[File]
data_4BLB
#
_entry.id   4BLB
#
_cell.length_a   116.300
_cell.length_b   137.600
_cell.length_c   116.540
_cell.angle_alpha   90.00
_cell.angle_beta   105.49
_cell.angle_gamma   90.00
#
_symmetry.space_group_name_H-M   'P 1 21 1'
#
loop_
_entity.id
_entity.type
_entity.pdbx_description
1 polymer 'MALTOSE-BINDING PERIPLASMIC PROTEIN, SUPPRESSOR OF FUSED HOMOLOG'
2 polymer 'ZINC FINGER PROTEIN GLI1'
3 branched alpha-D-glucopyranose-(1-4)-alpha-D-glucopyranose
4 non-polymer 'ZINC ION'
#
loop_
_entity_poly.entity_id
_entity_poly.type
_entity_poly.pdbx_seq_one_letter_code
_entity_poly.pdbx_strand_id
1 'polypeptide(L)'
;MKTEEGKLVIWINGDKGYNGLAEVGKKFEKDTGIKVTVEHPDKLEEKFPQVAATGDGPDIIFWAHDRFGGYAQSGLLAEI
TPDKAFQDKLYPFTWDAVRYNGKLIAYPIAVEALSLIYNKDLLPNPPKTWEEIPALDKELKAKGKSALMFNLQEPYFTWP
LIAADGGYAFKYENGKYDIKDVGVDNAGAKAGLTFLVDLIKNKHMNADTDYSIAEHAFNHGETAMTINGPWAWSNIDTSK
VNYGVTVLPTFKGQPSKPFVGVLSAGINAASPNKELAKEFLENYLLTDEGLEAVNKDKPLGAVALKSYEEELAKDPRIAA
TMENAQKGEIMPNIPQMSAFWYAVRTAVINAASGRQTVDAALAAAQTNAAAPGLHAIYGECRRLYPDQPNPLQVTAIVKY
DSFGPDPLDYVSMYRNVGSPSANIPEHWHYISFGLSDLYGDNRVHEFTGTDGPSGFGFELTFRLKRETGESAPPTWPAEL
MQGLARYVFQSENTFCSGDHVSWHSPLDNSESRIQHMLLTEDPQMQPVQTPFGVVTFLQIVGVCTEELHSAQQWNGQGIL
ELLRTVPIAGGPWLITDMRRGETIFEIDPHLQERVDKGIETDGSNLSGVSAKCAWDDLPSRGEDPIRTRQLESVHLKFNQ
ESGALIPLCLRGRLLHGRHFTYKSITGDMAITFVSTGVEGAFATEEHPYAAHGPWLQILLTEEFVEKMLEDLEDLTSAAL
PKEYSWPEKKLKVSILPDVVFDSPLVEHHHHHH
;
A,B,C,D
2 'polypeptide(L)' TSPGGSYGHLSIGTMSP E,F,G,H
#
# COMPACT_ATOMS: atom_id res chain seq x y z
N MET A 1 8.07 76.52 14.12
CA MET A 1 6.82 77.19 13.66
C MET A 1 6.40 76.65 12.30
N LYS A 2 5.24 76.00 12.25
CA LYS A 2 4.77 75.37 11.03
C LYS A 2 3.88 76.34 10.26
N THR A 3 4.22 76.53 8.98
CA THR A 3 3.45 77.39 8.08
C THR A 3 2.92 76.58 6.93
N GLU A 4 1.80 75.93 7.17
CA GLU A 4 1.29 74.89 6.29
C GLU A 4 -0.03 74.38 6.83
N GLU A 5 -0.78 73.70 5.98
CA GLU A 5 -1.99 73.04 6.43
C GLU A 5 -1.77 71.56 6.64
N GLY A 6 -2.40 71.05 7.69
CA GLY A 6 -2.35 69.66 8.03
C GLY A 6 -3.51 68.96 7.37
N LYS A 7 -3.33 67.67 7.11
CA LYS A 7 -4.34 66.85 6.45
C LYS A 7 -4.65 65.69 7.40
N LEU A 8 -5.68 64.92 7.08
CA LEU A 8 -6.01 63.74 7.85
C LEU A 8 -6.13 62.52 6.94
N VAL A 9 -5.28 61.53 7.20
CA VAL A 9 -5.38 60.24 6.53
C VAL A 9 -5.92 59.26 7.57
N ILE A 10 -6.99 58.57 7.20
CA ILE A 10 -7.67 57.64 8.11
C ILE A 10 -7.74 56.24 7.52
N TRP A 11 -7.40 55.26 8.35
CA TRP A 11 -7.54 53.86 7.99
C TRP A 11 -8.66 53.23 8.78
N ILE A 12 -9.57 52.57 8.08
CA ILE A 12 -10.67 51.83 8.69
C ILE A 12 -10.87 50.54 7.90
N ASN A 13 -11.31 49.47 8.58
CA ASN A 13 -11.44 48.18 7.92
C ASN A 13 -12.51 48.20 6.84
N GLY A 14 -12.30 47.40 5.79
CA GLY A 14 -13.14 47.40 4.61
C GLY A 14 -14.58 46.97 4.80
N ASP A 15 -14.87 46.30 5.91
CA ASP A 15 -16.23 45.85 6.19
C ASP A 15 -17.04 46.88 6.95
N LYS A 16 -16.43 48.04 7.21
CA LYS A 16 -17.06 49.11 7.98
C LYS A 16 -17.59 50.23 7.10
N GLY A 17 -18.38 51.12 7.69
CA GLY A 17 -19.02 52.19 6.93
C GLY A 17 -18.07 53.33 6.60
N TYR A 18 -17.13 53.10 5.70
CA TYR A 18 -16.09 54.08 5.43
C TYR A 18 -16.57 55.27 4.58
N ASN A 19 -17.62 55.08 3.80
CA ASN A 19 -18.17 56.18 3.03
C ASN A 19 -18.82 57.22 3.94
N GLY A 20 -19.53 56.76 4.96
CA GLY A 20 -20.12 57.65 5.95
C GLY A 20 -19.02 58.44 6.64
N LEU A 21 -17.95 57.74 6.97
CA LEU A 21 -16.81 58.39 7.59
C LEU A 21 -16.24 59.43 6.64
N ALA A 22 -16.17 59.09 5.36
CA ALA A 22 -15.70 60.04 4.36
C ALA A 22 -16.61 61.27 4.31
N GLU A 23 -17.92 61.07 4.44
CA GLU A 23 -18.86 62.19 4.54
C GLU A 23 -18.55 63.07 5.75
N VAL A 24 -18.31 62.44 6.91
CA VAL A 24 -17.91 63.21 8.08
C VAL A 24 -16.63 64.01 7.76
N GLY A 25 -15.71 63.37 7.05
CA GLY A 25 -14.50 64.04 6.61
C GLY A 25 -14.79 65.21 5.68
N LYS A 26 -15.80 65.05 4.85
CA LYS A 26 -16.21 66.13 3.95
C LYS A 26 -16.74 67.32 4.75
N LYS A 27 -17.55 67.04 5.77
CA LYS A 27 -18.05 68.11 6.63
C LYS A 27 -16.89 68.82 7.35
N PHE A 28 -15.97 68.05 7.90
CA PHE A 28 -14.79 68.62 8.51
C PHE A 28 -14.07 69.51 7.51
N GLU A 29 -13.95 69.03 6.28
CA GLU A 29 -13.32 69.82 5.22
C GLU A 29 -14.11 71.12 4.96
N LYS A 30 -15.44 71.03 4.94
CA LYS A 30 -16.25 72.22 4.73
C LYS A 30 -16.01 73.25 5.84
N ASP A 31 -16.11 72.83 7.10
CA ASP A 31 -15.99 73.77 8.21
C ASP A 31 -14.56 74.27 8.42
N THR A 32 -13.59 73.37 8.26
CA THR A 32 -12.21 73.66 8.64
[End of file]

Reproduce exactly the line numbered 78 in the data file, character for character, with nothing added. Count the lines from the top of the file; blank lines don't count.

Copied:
CA ILE A 12 -10.67 51.83 8.69